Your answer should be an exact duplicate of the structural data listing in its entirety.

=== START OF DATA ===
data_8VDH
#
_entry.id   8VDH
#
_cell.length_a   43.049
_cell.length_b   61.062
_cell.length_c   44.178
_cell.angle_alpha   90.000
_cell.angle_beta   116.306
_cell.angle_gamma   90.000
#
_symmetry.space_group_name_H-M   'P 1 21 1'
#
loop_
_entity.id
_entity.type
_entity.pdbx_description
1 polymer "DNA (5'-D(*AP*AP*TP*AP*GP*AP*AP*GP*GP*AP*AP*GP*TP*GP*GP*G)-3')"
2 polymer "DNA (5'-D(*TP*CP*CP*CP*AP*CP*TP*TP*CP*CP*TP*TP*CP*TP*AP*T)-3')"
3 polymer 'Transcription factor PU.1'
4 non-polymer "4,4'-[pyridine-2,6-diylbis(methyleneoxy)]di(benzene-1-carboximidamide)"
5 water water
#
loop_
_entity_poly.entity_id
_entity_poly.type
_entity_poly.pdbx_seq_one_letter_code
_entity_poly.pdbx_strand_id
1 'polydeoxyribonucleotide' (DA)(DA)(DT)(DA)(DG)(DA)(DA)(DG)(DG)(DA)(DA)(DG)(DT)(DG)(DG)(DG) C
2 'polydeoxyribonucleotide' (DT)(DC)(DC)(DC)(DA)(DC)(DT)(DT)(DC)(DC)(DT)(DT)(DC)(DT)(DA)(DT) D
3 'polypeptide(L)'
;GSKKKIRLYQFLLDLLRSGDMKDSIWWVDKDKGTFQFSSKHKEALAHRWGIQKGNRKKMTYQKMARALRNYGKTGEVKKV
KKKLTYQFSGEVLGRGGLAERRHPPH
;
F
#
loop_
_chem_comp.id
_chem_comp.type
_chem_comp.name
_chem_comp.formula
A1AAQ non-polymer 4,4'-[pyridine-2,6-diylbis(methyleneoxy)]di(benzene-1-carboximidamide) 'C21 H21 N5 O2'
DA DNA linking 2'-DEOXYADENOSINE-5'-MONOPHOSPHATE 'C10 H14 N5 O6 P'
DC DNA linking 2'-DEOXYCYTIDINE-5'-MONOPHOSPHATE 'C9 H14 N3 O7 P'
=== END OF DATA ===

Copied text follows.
data_8VDH
#
_entry.id   8VDH
#
_cell.length_a   43.049
_cell.length_b   61.062
_cell.length_c   44.178
_cell.angle_alpha   90.000
_cell.angle_beta   116.306
_cell.angle_gamma   90.000
#
_symmetry.space_group_name_H-M   'P 1 21 1'
#
loop_
_entity.id
_entity.type
_entity.pdbx_description
1 polymer "DNA (5'-D(*AP*AP*TP*AP*GP*AP*AP*GP*GP*AP*AP*GP*TP*GP*GP*G)-3')"
2 polymer "DNA (5'-D(*TP*CP*CP*CP*AP*CP*TP*TP*CP*CP*TP*TP*CP*TP*AP*T)-3')"
3 polymer 'Transcription factor PU.1'
4 non-polymer "4,4'-[pyridine-2,6-diylbis(methyleneoxy)]di(benzene-1-carboximidamide)"
5 water water
#
loop_
_entity_poly.entity_id
_entity_poly.type
_entity_poly.pdbx_seq_one_letter_code
_entity_poly.pdbx_strand_id
1 'polydeoxyribonucleotide' (DA)(DA)(DT)(DA)(DG)(DA)(DA)(DG)(DG)(DA)(DA)(DG)(DT)(DG)(DG)(DG) C
2 'polydeoxyribonucleotide' (DT)(DC)(DC)(DC)(DA)(DC)(DT)(DT)(DC)(DC)(DT)(DT)(DC)(DT)(DA)(DT) D
3 'polypeptide(L)'
;GSKKKIRLYQFLLDLLRSGDMKDSIWWVDKDKGTFQFSSKHKEALAHRWGIQKGNRKKMTYQKMARALRNYGKTGEVKKV
KKKLTYQFSGEVLGRGGLAERRHPPH
;
F
#
loop_
_chem_comp.id
_chem_comp.type
_chem_comp.name
_chem_comp.formula
A1AAQ non-polymer 4,4'-[pyridine-2,6-diylbis(methyleneoxy)]di(benzene-1-carboximidamide) 'C21 H21 N5 O2'
DA DNA linking 2'-DEOXYADENOSINE-5'-MONOPHOSPHATE 'C10 H14 N5 O6 P'
DC DNA linking 2'-DEOXYCYTIDINE-5'-MONOPHOSPHATE 'C9 H14 N3 O7 P'